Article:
Questions About Logbook Procedures, Length Laws in CA & More
Answered by Law Enforcement Officials (as of February 2012)
Warning: Laws are subject to change without notice.
These interpretations were made on January 14, 2012.
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REVISED HOURS-OF-SERVICE RULES
On December 23, 2011 the FMCSA issued revised Hours-of-Service rules. In light of these changes, we have received several questions. Next month, after our team has muddled through all of the 212 pages of these changes and revisions, the most popular questions will be answered pertaining to these new rules.
MAXIMUM COMBO LENGTH IN CA
Q: I recently received a citation for VC35401(A). The officer said that the maximum length of a tractor and trailer in California is 65 feet. Since most haulers pull 53-foot trailers with conventional tractors, how can the law be 65 feet? If so, most haulers would be getting citations. Please advise on this matter – Cornelis in California
A: Provided by Officer Jaime Nunez, California Highway Patrol, Commercial Vehicle Section, Sacramento, CA: California Vehicle Code (CVC) Section 35401(a) requires vehicle combinations to be 65 feet or less. However, Section 35401.5(a) CVC provides an exemption to the 65-foot limit for combinations consisting of a truck tractor and semitrailer on certain truck routes in California (these California truck routes can be found at www.dot.ca.gov). Additionally, vehicle combinations that contain a trailer longer than 48 feet must maintain a king pin to rear axle setting of 40 feet or less.
60 HR / 7 DAY VERSUS 70 HR / 8 DAY
Q: What dictates whether a driver can use the 60 hour/7 day rule or the 70 hour/8 day rule? Nothing I have found seems to spell the answer out completely. Thank you in advance for your help – Tim in Ohio
A: Provided by Jim Brokaw, formerly a Staff Sergeant, Nebraska State Patrol, Carrier Enforcement Division, Lincoln, NE:You’ll find your answer in 49 CFR 395.3(b)(1) and (2). This regulation clearly states that the 60 hour/7 day rule applies to employing motor carriers that do not operate commercial motor vehicles every day of the week and that the 70 hour/8 day rule applies to employing motor carriers that do operate every day of the week. Guidance questions 1 and 2 to 49 CFR 395.3 further clarify this. The driver does not have the option to select the rule he/she wishes to use; it is the motor carrier’s daily operations that determines the rule.
PROPERLY LOGGING OIL FIELD WORK
Q: I haul water for the oil fields in Pennsylvania. We stay local and have been running time sheets, but now the customer wants us to run a log (most of our runs are 20 to 30 miles back and forth). My question is: can we run our complete shift on line 4 on-duty not driving? If so, do we still need a time sheet or any other documents? Thank you – Jamie in Pennsylvania
A: Provided by Senior Trooper Monty Dial (Ret.), Texas Highway Patrol, Commercial Vehicle Enforcement Division, Garland, TX: I would check with your motor carrier. They are the ones who determine how the driver will record their hours and not who the motor carrier hauls for. If the motor carrier chooses to follow the shipper’s request, then the drivers have no choice but to complete a logbook. Check with your motor carrier and see how they want your log to be completed. The DOT regulations do allow drivers to complete logs in several ways, depending on what the driver does. The motor carrier is not required to allow the driver to use those alternatives – it is their choice.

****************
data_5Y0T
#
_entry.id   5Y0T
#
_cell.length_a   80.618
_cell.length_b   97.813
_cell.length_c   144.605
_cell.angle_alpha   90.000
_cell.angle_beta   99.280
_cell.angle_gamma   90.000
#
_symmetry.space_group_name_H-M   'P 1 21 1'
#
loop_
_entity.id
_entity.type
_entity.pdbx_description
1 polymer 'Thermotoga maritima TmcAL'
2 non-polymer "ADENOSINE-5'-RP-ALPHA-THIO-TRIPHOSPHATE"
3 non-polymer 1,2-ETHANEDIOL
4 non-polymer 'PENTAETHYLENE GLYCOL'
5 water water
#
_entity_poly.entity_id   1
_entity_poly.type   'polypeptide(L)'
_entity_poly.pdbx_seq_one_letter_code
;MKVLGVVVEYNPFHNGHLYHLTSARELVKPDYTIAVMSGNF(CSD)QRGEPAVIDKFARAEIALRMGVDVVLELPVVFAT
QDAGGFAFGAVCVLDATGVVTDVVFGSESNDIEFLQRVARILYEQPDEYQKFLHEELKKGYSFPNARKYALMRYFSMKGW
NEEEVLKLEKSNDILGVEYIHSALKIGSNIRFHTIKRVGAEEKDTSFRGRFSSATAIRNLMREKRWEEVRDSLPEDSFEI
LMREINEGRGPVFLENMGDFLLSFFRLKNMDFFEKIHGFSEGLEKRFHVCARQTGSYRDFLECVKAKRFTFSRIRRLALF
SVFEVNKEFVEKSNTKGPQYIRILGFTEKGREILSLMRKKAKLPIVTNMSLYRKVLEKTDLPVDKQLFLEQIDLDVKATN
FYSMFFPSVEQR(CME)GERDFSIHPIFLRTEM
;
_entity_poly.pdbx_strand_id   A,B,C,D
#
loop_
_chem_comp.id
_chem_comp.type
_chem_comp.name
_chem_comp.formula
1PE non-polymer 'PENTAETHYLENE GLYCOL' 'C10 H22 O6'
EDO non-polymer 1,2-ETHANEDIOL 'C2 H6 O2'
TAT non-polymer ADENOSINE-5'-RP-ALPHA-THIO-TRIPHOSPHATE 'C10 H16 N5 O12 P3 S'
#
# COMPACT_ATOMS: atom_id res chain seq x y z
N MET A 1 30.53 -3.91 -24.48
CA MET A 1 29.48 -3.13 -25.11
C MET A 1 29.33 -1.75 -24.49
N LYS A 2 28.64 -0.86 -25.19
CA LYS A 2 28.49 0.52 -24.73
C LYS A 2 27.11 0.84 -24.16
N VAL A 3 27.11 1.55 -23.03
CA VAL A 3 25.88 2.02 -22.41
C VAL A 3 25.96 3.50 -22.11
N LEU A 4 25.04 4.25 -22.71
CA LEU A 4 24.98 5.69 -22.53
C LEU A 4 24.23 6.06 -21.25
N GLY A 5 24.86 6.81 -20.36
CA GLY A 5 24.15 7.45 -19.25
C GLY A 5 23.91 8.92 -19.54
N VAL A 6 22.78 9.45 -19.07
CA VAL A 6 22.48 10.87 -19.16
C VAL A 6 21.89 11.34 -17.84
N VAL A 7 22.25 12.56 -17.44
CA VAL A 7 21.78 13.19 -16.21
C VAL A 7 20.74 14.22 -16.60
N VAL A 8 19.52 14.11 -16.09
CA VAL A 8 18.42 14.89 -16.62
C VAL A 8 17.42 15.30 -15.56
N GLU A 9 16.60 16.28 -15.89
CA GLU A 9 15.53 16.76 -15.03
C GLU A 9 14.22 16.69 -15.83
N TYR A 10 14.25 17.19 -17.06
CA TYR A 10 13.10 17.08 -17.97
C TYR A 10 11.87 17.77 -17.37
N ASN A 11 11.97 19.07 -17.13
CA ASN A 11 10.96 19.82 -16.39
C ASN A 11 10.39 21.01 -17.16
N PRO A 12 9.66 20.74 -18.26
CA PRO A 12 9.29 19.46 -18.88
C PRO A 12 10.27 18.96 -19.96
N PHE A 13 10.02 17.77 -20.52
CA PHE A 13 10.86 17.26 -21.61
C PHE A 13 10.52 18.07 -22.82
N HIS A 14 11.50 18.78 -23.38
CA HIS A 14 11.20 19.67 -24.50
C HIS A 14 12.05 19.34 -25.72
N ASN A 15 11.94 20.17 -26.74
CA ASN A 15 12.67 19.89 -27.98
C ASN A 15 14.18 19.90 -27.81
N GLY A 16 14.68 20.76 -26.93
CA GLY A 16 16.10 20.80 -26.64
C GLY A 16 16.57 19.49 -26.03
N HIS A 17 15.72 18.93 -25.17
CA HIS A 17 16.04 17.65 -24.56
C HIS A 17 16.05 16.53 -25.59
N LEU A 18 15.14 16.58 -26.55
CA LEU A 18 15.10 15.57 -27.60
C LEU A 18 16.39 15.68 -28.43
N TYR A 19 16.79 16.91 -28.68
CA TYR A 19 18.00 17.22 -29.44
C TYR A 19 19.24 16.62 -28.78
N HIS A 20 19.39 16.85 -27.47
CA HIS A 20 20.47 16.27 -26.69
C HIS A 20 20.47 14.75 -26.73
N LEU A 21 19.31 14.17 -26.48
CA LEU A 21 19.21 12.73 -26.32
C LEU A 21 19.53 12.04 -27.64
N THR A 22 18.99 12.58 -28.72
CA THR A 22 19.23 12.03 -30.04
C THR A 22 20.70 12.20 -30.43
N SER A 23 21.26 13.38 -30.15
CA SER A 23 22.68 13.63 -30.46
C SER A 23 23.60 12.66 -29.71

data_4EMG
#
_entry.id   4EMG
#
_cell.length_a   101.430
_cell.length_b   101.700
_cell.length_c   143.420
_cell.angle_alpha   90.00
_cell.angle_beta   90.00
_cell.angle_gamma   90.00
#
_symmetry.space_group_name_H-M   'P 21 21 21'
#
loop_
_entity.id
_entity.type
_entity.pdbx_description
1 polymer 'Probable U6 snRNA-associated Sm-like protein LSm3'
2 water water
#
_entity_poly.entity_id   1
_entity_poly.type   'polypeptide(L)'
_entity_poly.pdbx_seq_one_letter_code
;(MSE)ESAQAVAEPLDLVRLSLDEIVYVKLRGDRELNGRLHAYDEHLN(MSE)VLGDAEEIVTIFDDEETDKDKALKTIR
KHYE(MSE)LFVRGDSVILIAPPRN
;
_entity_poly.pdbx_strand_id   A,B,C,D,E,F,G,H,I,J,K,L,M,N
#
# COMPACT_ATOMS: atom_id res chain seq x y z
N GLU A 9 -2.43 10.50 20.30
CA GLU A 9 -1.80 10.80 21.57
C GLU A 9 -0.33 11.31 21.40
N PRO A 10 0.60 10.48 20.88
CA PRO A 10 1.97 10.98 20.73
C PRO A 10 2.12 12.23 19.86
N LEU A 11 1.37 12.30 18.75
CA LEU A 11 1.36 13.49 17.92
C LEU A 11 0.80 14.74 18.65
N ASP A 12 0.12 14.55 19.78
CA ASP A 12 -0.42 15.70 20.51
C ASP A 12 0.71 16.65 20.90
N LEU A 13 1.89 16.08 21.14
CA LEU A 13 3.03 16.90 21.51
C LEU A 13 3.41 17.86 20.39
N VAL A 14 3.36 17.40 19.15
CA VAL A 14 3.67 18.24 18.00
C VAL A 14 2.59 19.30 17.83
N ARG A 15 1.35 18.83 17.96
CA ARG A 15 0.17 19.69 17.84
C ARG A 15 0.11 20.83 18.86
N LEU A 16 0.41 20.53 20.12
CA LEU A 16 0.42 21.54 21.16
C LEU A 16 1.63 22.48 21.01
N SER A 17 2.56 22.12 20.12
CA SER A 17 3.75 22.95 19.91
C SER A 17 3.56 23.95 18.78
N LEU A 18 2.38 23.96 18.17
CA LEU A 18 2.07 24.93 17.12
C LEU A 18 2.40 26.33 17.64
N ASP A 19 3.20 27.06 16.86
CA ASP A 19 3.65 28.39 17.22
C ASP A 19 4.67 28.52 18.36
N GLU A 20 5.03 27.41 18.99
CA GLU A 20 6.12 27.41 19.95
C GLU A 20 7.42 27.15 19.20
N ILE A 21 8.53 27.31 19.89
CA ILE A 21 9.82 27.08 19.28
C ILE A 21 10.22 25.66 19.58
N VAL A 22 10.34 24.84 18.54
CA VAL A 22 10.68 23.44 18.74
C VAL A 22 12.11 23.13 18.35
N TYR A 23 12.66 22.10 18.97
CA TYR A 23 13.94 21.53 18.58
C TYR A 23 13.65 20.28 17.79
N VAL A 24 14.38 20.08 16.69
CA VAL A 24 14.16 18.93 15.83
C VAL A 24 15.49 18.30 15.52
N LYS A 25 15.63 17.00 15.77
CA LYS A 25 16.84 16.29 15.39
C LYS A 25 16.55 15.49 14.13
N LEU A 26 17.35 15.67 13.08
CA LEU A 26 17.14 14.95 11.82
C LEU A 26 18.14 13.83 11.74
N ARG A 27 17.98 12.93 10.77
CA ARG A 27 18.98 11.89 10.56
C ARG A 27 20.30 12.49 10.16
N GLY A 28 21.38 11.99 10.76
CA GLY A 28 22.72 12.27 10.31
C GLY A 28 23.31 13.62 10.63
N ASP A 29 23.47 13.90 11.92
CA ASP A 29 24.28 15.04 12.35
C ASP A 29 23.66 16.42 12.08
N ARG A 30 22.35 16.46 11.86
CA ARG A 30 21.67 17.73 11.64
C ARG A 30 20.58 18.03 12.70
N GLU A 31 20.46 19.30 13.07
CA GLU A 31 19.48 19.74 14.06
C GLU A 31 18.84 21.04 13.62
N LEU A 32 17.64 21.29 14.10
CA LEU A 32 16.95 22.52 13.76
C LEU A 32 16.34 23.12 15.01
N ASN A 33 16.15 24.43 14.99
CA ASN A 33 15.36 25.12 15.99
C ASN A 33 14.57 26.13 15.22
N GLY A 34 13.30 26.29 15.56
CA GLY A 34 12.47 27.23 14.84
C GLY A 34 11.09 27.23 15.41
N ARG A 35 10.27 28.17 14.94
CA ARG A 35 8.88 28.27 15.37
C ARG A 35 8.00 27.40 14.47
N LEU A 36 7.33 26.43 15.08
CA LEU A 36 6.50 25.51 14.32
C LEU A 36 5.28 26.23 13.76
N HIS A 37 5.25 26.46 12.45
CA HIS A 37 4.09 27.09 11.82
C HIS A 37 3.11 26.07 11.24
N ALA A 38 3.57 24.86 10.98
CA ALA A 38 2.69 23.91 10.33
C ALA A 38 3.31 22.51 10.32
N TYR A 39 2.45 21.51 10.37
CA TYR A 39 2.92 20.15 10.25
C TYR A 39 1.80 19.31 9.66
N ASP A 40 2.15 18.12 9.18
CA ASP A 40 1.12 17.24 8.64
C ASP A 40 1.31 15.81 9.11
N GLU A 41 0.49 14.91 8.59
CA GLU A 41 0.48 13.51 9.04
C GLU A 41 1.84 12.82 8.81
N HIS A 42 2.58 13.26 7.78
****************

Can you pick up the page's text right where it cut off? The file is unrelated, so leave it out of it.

COMPANY CHANGED ACCIDENT STATUS
Q: Is it legal for a company to change a non-preventable accident into a preventable one upon termination? Thanks – Tim in Ohio
A: Provided by Sgt. Pete Camm (Ret.), California Highway Patrol, Sacramento, CA: I’m presuming you’re talking about a DAC report provided under the auspices of Hire Right, since FMCSA’s Pre-Employment Screening Program (PSP) doesn’t take information from a company. Hopefully, Hire Right required your old employing motor carrier to provide documentation to amend a non-preventable accident to a preventable accident. While Hire Right is required to abide by laws such as the Fair Credit Reporting Act and other federal and state regulations, I do not know the specific scope of rules Hire Right uses. You may contest any information in your DAC report by filing a dispute form found at www.hireright.com.
~ The Ask The Law™ programs are an ongoing educational effort between Ol’ Blue, USA™ and commercial law enforcement agencies. Ol’ Blue, USA is a non-profit organization dedicated to highway safety education and to improving relations between the motoring public, law enforcement and commercial drivers. “Ask The Law” is a registered trademark of Ol’ Blue, USA. This column is copyrighted© by Ol’ Blue, USA. Warning: Laws are subject to change without notice. These interpretations were made on January 14, 2012.